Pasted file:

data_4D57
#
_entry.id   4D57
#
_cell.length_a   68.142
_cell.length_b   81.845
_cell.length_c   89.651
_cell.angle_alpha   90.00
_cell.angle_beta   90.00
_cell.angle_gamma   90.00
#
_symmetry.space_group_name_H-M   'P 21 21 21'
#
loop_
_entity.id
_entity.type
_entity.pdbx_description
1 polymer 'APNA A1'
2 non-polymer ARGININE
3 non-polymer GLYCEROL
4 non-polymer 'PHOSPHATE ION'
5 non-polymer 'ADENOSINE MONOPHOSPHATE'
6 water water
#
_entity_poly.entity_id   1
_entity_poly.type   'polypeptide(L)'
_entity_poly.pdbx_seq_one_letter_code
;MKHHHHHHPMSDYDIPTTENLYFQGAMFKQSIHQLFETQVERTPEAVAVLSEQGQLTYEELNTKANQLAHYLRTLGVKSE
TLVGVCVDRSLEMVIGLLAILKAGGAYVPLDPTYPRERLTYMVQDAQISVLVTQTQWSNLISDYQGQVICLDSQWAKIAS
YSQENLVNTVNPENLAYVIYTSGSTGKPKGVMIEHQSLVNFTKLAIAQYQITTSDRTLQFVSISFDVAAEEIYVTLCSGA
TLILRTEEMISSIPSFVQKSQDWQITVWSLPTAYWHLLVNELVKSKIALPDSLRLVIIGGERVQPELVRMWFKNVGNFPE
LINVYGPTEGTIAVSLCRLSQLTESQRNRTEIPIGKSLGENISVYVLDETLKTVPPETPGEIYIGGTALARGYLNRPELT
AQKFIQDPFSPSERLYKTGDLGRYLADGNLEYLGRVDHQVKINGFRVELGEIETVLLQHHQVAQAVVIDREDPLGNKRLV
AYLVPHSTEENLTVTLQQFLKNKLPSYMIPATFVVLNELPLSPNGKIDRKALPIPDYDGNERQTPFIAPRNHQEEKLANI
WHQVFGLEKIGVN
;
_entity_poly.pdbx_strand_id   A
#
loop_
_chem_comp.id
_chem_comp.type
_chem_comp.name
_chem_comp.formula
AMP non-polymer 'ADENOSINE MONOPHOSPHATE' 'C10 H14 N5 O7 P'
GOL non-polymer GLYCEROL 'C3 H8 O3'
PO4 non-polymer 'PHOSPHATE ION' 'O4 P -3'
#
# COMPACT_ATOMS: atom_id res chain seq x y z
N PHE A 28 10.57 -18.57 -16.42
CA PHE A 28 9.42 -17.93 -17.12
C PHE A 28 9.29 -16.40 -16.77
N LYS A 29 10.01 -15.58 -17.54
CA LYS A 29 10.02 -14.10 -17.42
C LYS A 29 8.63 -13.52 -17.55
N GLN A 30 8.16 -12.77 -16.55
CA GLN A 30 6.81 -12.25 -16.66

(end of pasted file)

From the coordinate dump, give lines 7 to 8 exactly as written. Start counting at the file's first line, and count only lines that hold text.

_cell.length_c   89.651
_cell.angle_alpha   90.00